Tehran’s apologists seem to have taken their public advocacy effort to the next level. We’ve already noticed; the media’s a bit slower to come around.
Take “the Ambassador” – Hossein Mousavian, former nuclear negotiator and currently Tehran’s most hyperactive (and well-traveled) spokesperson. His unwavering position (here, here and here), in a nutshell: remove the sanctions and pave the way to an Iranian nuclear military capability (preferably under international auspices).
These are repeated in his recent piece of commentary in The Guardian, which would make for truly boring reading if it weren’t for an interesting twist: This time he threatens the international community.
“Promoters of further sanctions, isolation and other punitive measures aim to make war with Iran inevitable. But such a war would make the US war in Iraq look like a walk in a park.”
Over to Mousavian’s by-now familiar supporting cast. Consider Reza Marashi, who first received the ‘Iran Media Focus Transparency Test’ about a month ago. In his recent FP piece,he rightly recognizes the weight of the challenge facing the west, and the US in particular:
“Iran is critical to solutions for no less than seven U.S. national security challenges: nuclear non-proliferation, energy security, Syria, Afghanistan, Iraq, counterterrorism, and Arab-Israeli peace.”
Just one problem: Marashi conveniently forgets to mention that Iran is making itself critical to these areas by promoting factors detrimental to stability. That’s the trick: create the monster, then kindly offer to restrain it.
Then there’s what could be a new spin: accuse the IAEA of focusing too much on Parchin. Tehran’s efforts to promote this line are now being followed by the likes of scientist/propagandist (see my previous article) Yousaf Butt and the pro-Iran crowd’s favorite nuclear engineer Robert Kelly. Considering that Tehran is hiding incriminating evidence regarding Parchin, not difficult to understand why Butt et al doth protest so much.
And remember Kaveh Afrasiabi, the Ahmadinejad loyalist? He echoes Butt in the Asia Times and attempts to discredit David Albright, a major contributor to the current nuclear crisis debate and one of the most well respected physicists in this particular field:
Instead of “normalizing” Iran’s nuclear dossier, as called for by that Workplan’s concluding paragraph, the IAEA since then has been obsessive regarding “the possible military dimension” of Iran’s nuclear program, citing “credible” intelligence, such as with respect to the suspected buildings at Parchin Military complex, a site visited twice in 2005 without finding anything suspicious. Yet, Albright and his colleagues have seized on Parchin as if a veritable “smoking gun” has at long last been discovered that substantiates the suspicions of weaponization.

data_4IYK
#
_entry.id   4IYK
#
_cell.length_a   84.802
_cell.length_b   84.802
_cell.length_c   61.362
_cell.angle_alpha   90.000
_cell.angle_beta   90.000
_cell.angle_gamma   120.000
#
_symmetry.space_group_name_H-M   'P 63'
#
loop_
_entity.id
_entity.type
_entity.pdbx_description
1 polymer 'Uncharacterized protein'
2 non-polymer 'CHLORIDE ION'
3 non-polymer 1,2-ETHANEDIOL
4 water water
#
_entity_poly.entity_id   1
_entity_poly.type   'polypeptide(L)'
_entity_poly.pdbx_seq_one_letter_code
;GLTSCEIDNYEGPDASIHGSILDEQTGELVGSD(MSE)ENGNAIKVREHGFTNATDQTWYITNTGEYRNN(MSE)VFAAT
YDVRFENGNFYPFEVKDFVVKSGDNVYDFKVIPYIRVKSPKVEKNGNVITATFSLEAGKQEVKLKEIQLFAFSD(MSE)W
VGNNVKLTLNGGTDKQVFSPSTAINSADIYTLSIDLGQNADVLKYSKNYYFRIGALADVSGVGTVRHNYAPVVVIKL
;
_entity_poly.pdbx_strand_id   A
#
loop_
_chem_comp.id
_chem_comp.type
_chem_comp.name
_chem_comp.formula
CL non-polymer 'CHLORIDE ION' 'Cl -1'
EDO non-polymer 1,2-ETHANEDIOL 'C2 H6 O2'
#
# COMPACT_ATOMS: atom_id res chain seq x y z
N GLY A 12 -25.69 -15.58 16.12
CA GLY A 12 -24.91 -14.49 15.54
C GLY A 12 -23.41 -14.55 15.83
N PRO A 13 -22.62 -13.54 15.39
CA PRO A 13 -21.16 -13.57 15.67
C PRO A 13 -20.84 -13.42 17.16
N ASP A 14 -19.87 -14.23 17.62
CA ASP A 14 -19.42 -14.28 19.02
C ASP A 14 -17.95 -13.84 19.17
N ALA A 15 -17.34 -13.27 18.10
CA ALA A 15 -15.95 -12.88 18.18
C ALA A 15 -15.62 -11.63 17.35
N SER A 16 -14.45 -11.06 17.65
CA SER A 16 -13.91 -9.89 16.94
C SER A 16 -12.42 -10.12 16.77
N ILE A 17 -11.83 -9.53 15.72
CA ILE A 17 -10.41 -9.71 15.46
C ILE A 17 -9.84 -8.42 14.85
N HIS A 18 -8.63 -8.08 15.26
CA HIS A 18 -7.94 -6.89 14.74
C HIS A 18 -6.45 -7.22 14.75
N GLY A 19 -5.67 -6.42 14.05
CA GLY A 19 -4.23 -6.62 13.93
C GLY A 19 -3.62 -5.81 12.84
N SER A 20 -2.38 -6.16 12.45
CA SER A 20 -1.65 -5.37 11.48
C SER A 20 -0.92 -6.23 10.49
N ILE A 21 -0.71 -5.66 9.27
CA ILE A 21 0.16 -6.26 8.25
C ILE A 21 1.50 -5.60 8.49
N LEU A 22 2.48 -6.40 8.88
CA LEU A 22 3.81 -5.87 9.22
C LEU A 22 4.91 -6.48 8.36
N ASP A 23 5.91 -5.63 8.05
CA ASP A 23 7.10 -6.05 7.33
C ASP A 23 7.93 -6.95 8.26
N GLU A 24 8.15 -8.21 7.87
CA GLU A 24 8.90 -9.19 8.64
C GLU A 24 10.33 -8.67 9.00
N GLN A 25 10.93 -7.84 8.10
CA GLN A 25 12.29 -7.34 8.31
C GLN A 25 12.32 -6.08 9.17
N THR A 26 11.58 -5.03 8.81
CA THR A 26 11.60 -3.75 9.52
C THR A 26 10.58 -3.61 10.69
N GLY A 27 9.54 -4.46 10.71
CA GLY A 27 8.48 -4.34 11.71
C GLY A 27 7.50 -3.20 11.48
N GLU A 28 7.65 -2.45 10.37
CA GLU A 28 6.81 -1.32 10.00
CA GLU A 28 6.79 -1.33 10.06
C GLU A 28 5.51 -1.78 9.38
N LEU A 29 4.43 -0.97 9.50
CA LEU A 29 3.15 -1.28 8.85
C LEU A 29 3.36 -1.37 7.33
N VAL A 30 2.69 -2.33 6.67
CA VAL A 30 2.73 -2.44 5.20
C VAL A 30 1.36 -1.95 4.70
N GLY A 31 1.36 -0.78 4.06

Again Parchin, what a coincidence… 2005 was eight years ago, Mr. Afrasiabi. That is not transparency. The satellite images analyzed and released by Mr. Albright’s ISIS suggest that another visit is long overdue.
“A doctoral researcher at the School of Oriental & African Studies, University of London; Editor of the Iranian Review of Foreign Affairs; and a former Newsroom Editor for Press TV.”
Editor for Press TV? Now that’s experience in objectivity!
Not all is bad news. While our old friend Trita Parsi gets his causation all muddled up, at least he finally agrees on something with Iran Media Focus – in this HuffPost article, in which he recognizes that the Iranian regime is indeed dragging its heels to buy time.
On a more upbeat note: turns out there are Iranians actually in the know and brave enough to truthfully discuss what they know. Former Foreign Ministry official Ahmed Hashemi, for example, who composed a powerful piece reflecting his first-hand experiences with senior Iranian decision makers:
“During my four and a half years as an employee of the Iranian foreign ministry, I learned beyond doubt, that my country’s participation in talks is purely a stalling tactic. Having fled to Turkey to seek political asylum, I know that I’m far from the first Iranian to try and warn the world of Tehran’s determination to obtain weapons of mass destruction.”
This revelation, inexplicably, received much less media exposure than the ramblings of Ambassador Mousavian and friends.
Why would that be?